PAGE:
Since 2013, SOLIDARITÉS INTERNATIONAL has been working in Lebanon to assist 75,000 Syrian refugees scattered across 1,600 informal tented settlements in the Bekaa and Akkar. Large-scale needs and deteriorating conditions have driven our teams to constantly innovate in order to deliver the most suitable and sustainable water and sanitation responses.
In Lebanon, most of the population gets their water from private, unregulated wells or water delivery trucks. Only 8% of wastewater is treated. The 1.5 million Syrian refugees in the country—310,000 of whom are living in 5,900 informal tented settlements (ITS — represent an additional strain on infrastructures, resources and the environment.
This situation has been compounded, since October 2019, by ongoing socio-economic and political turmoil, and now, on top of that, the Covid-19 epidemic: the current crisis has heightened tensions between communities and fueled stigmatization of the Syrian population as a source of problems.
Government restrictions aimed at preventing refugees from settling more permanently have hampered the Water, Sanitation and Hygiene response to basic needs, as drinking water supply and latrine emptying services are mainly provided via a poorly regulated trucking system. SOLIDARITÉS INTERNATIONAL’s intervention thus forms part of the Water Sector’s costly (13 million euros in 2019) and unsustainable (overly dependent on humanitarian aid) strategy.
In order to reduce this dependency, our NGO has been developing alternative solutions. By connecting informal settlements to local water sources, we have provided water access for domestic use (washing, etc.), thereby reducing truck-delivered water needs by 70%.
However, since most groundwater is contaminated by domestic and industrial wastewater and chemical farming inputs, the 30,800 people living in these settlements still rely on delivery trucks for their drinking water supply.
To solve this problem, our teams have installed treatment systems wherever they can feasibly reduce truck delivery needs. Since 2017, 18 sites have been fitted out with ultrafiltration systems which treat microbiological contamination while requiring no electricity and little maintenance. All the same, chemical contamination remains an obstacle to wide-scale implementation.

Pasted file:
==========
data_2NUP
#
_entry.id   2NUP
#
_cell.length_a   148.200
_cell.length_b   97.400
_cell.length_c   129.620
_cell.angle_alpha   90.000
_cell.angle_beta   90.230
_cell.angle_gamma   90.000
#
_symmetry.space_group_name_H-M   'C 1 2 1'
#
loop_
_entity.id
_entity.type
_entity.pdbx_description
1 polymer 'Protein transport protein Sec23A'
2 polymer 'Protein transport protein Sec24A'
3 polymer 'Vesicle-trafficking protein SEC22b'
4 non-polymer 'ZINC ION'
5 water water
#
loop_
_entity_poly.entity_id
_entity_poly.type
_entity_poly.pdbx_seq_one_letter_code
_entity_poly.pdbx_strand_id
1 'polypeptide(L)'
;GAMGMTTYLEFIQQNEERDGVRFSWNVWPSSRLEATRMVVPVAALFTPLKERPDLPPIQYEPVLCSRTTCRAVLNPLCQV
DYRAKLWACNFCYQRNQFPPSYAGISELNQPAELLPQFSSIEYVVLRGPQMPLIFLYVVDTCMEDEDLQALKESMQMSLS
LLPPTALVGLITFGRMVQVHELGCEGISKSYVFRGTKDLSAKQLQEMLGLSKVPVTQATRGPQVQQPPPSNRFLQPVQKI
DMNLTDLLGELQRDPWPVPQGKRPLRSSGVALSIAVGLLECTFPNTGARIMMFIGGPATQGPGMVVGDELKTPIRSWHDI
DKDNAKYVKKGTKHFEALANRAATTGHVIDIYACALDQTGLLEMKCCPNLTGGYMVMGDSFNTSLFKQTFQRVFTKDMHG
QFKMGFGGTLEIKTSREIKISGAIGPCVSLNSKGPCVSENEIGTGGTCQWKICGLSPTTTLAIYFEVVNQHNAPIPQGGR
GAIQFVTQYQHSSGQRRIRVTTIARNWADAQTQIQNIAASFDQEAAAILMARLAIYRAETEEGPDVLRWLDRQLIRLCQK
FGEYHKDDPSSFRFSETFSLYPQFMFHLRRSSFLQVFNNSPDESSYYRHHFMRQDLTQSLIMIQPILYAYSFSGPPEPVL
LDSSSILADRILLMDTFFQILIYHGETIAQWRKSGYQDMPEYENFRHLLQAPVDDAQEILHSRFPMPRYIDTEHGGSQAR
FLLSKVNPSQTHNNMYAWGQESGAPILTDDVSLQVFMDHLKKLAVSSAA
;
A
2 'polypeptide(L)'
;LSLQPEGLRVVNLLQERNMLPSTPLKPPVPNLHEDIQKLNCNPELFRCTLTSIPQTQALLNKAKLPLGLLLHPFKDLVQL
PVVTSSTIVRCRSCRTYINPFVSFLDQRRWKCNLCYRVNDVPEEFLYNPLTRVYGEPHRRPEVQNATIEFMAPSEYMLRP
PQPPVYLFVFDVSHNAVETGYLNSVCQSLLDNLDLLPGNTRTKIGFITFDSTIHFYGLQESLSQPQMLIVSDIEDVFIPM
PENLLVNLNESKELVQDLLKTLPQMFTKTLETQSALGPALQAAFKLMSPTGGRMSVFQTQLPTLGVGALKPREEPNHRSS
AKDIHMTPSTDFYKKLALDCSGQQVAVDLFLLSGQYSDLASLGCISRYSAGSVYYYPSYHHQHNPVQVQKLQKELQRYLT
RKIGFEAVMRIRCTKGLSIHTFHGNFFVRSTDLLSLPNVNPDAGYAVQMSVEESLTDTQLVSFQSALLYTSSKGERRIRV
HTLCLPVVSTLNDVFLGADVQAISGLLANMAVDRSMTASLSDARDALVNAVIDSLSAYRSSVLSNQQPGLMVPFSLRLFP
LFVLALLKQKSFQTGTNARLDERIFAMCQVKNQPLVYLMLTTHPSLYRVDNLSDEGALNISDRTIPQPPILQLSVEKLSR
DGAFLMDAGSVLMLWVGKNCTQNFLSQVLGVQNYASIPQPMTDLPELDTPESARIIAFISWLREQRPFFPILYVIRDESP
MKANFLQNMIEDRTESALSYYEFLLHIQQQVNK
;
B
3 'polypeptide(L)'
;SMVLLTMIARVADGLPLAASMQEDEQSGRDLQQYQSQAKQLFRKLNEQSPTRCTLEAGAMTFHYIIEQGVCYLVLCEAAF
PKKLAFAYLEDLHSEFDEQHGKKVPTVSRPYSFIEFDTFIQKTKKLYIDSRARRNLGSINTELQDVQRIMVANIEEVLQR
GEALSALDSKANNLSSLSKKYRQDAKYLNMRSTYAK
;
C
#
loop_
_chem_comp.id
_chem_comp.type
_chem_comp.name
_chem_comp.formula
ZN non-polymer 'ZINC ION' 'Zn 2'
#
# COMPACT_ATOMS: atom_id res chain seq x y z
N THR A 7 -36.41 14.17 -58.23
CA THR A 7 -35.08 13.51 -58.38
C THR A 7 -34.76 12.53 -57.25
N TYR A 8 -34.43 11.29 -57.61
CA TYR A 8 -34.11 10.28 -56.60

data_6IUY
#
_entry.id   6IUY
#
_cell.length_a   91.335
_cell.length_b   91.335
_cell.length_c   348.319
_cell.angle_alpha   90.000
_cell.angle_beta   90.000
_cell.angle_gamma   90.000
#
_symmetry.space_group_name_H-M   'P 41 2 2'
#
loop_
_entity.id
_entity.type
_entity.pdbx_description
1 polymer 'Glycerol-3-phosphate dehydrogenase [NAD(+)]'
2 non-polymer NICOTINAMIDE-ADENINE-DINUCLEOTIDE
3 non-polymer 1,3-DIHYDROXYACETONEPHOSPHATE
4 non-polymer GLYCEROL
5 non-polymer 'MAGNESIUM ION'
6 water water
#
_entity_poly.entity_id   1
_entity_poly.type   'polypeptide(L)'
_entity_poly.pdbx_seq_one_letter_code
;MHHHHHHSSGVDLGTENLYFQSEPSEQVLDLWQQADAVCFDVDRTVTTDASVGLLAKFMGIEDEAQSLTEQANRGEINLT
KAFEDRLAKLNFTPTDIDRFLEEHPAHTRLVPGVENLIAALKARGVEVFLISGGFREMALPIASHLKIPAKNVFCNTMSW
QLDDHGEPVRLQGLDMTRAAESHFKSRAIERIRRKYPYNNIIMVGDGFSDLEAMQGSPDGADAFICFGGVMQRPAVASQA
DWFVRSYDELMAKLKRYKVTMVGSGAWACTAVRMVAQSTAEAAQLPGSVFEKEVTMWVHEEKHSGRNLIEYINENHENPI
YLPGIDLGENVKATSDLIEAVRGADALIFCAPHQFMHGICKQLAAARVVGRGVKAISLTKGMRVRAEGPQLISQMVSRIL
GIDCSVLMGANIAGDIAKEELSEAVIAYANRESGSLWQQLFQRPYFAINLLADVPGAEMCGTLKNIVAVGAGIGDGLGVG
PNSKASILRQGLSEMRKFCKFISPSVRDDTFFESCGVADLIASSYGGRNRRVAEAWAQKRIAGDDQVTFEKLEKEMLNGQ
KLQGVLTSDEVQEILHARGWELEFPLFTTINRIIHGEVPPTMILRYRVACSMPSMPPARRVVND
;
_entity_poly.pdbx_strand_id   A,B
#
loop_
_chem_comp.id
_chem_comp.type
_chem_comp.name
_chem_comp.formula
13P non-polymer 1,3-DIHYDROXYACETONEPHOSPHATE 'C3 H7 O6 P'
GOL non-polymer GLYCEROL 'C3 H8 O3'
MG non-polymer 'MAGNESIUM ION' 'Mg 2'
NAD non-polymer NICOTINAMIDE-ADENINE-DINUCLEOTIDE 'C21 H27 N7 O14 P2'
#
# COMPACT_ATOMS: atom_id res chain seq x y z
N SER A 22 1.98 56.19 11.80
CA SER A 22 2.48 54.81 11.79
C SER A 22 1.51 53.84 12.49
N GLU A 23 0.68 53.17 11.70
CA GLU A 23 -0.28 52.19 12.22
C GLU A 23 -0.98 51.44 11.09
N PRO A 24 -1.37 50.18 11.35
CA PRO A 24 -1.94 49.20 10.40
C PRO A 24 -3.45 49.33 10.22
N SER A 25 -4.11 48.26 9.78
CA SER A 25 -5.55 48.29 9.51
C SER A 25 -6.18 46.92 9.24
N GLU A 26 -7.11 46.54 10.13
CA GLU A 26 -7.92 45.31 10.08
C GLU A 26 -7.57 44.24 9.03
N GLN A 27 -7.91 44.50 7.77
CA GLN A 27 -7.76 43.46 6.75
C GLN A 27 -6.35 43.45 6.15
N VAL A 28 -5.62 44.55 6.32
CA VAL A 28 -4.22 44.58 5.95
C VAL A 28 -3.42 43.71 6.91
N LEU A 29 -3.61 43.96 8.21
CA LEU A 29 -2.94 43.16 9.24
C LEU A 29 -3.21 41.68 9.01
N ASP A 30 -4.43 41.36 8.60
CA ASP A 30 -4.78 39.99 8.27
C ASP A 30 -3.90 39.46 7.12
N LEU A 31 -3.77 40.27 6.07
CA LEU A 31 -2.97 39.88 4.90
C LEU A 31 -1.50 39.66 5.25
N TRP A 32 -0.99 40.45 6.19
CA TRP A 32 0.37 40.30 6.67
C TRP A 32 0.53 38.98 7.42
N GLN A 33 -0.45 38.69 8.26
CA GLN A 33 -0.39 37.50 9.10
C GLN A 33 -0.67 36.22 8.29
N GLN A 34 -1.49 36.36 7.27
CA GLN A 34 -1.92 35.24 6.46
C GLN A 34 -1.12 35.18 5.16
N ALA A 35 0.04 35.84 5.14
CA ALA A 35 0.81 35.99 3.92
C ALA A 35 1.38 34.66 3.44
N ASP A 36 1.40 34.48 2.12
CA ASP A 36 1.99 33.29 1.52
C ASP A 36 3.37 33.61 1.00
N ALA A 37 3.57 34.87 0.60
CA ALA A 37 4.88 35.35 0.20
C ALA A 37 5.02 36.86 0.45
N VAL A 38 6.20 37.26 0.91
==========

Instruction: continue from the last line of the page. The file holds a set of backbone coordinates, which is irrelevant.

This is why, in 2019, we started testing more complex reverse osmosis treatment systems and, in 2021, will also test an ion exchange system. Given the cost, energy usage and greater maintenance requirements of these technologies, our teams will look into ways to adapt them as alternative solutions to truck-delivered water in informal settlements. These alternatives to delivery would save about 850,000 euros while helping to reduce the vulnerability of these sites.
To address sanitation needs, SOLIDARITÉS INTERNATIONAL has been installing septic tanks wherever conditions allow since 2015, thereby reducing latrine-emptying costs. But questions of cost and sustainability are compounded by health and environmental concerns. The sheer number of sites concerned, their instability (population movements, creation/evacuation of settlements) and government restrictions make it difficult to establish a suitable wastewater management system, particularly for gray water, most of which gets released back into the environment.
In 2019 the government nonetheless began cracking down on municipalities, industries and informal settlements violating wastewater discharge standards. The strategy has entailed prohibiting settlements in certain sensitive areas and enforcing new intervention criteria for NGOs. The Water Sector, in turn, has taken action to reduce eviction risks, thus limiting the associated environmental impact.
Since 2019, our NGO has been involved in a pilot project, funded by UNICEF, to develop innovative wastewater treatment systems in informal settlements. The economic crisis and Covid-19 have slowed our progress, but by early 2021, 14 systems will have shown their first results. This year, thanks to the European Union, our teams will also target those informal settlements designated as “priority” by the Water Sector in order to decrease eviction risks and social tensions by reducing wastewater discharge as well as the amount of sewage to be transported to treatment stations.